Today Objective Resolution serves as the preamble of our Constitution. No doubt, Objective Resolution should be our ultimate goal. We cannot hide the truth by closing our eyes or burring of old syllabus in our country and confiscating translations of Holy Quran, only because it talks about why Pakistan was created and what is our final destination. The Basic Principle Committee was appointed by a resolution of the Constituent Assembly, dated 12 March 1949, to report, in accordance with the Objective Resolution, on the main principles on which the future constitution of Pakistan should be framed. The Interim Report of the Basic Principle Committee was presented to the Constituent Assembly on September 28, 1950. In accordance with the Resolution of the Constituent Assembly dated November 21, 1950, the interim report was published for inviting suggestions from the public. These suggestions were to be received in the Secretariat of the Constituent Assembly by January 31, 1951. After examinations of bulk of the suggestions, the Basic Principle Committee submitted recommendations as the basis on which the future constitution of Pakistan should be drafted. It is pertinent to mention here that the Basic Principle Committee also appointed five members from minorities through the resolution dated March 12, 1949, including Sir Muhammad Zafrullah Khan, Jogendra Nath Mandal, Kamini Kumar Dutta, Sris Chandra Chattopadhyaya and Prem Hari Barma.
If we critically examine the Objective Resolution of March 1949, we would be able to conclude that the question of rights of the minorities has been very carefully and exclusively addressed. Minorities have been given guarantee that their education and culture would be adequately safeguarded. According to Para 2 (2) of Chapter II – Directive Principles of the State Policy, steps have been specified which should be taken in various spheres of the governmental activities to enable the Muslims to order their lives individually and collectively in accordance with the Holy Quran and Sunnah.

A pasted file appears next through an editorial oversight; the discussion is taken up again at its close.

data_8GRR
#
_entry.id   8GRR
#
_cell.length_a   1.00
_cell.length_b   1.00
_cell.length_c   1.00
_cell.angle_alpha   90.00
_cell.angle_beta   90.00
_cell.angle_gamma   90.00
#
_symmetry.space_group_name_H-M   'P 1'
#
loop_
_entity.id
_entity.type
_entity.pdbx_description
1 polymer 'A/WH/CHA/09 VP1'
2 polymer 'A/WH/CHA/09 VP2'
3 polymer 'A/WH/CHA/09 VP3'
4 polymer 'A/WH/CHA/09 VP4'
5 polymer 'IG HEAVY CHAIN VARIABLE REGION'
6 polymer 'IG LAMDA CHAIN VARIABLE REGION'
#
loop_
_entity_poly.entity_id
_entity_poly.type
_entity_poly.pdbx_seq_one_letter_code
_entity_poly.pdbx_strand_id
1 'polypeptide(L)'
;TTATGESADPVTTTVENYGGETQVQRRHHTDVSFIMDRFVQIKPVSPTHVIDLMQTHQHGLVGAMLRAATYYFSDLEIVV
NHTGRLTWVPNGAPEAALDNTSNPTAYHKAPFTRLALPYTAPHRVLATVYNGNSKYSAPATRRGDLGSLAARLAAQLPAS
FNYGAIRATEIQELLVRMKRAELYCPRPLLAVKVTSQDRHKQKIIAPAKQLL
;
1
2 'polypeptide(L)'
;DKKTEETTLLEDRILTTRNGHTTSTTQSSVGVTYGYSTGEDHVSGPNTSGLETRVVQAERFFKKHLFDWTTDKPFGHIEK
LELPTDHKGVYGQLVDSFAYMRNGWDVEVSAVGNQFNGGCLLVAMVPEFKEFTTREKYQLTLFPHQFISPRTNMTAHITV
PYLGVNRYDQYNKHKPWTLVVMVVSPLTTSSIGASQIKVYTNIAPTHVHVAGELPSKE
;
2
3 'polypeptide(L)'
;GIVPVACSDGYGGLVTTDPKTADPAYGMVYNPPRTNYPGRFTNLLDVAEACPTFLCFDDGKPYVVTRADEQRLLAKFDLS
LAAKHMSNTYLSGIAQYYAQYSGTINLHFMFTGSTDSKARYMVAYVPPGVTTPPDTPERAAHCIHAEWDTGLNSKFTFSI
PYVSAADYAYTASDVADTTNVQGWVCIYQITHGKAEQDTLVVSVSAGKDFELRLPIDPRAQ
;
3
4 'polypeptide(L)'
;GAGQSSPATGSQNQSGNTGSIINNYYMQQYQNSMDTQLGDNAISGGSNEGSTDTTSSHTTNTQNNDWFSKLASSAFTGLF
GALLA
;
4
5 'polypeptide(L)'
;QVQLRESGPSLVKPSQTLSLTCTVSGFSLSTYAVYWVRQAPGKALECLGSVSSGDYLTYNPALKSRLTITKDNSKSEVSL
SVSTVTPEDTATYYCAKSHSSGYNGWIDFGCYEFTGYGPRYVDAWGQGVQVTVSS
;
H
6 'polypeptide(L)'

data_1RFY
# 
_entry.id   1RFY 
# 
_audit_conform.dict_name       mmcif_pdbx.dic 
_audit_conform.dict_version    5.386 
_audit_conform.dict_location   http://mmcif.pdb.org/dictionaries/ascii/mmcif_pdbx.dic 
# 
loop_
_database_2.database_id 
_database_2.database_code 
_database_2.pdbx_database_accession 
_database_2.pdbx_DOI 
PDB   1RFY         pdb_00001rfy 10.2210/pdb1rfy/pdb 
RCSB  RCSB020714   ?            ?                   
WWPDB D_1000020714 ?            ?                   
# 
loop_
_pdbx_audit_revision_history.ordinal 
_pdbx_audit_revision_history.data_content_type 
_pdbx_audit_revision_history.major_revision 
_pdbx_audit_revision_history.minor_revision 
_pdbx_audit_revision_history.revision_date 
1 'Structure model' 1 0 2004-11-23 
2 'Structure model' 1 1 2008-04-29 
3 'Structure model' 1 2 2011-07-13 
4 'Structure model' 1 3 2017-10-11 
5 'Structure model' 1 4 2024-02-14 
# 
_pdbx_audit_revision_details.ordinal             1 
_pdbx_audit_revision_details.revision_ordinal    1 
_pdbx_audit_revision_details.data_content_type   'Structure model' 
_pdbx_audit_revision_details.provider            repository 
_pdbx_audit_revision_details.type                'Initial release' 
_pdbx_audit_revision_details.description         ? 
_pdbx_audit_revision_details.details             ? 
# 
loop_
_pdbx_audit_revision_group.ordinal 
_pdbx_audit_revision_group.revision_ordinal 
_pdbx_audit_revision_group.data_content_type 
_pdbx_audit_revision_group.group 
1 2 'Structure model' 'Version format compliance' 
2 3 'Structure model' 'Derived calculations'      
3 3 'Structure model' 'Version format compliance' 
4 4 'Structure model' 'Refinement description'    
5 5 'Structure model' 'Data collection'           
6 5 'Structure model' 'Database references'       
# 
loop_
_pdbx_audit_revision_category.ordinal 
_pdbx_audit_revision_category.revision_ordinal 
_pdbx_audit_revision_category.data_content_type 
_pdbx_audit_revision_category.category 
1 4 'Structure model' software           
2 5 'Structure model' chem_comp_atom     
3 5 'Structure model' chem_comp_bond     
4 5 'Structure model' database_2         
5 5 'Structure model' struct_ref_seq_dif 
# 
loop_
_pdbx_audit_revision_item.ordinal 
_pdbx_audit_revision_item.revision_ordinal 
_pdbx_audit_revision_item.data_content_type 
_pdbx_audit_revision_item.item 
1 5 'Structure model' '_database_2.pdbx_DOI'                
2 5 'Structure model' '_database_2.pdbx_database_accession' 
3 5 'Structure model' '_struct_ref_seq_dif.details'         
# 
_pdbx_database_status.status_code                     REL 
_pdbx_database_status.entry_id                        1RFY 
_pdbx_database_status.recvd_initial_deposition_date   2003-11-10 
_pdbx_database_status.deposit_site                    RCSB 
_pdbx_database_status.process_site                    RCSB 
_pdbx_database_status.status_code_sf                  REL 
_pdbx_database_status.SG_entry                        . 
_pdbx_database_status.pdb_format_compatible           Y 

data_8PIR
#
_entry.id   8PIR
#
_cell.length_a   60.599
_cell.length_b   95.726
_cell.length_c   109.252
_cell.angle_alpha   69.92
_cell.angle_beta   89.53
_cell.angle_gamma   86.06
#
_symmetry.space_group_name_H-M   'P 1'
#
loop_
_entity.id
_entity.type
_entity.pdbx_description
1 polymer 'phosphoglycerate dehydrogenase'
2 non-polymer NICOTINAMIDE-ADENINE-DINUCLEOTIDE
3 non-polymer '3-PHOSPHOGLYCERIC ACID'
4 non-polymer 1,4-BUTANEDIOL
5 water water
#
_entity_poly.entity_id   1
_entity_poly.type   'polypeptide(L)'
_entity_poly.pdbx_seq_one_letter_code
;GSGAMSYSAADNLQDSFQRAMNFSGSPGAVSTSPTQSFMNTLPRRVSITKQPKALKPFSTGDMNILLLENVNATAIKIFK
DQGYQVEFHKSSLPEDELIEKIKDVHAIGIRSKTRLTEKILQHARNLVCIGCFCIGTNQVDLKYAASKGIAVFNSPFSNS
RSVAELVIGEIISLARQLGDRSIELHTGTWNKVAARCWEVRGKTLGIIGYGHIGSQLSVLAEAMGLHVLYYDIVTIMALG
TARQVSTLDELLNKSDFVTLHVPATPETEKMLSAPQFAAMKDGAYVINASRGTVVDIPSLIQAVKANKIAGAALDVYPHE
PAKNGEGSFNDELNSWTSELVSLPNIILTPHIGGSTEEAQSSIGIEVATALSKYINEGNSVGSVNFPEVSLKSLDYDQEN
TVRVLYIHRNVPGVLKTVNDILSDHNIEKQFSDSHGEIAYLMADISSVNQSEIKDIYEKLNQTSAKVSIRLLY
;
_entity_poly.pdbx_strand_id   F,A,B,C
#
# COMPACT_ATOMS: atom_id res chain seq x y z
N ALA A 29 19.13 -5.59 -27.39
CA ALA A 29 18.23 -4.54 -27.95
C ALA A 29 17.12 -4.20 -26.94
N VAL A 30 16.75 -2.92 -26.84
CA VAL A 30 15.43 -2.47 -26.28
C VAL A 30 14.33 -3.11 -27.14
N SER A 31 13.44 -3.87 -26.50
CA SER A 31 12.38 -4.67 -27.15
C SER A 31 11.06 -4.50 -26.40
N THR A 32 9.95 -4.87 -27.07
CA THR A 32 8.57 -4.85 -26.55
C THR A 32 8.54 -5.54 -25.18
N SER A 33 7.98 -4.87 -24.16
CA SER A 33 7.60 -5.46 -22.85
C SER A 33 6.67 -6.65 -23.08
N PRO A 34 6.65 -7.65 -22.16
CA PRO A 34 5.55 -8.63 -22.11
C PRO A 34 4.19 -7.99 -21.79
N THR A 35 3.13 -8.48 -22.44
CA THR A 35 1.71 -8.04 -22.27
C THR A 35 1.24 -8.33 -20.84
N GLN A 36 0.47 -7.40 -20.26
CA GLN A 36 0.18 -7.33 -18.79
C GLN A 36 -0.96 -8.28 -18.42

According to Para (2) (a), facilities should be provided to them to understand what life in accordance with the Holy Quran and Sunnah means, and the teaching of the Holy Quran to the Muslims should be made compulsory. Para (3) recommended that an organization should be set up for making the teachings of Islam known to the people, and for ‘Amr-Bil-Maruf’ and ‘Nahi-Anil-Munkar’. Para (8) recommends that the state should make every effort to remove illiteracy from the country within minimum possible period. While Para (9) recommended that it should be the endeavour of the state to enable, within the minimum possible time, the population of different areas, through training and education, to participate fully in all forms of national activity and service. It is an irony that despite 63 years of our existence we are still unable to enforce Objective Resolution.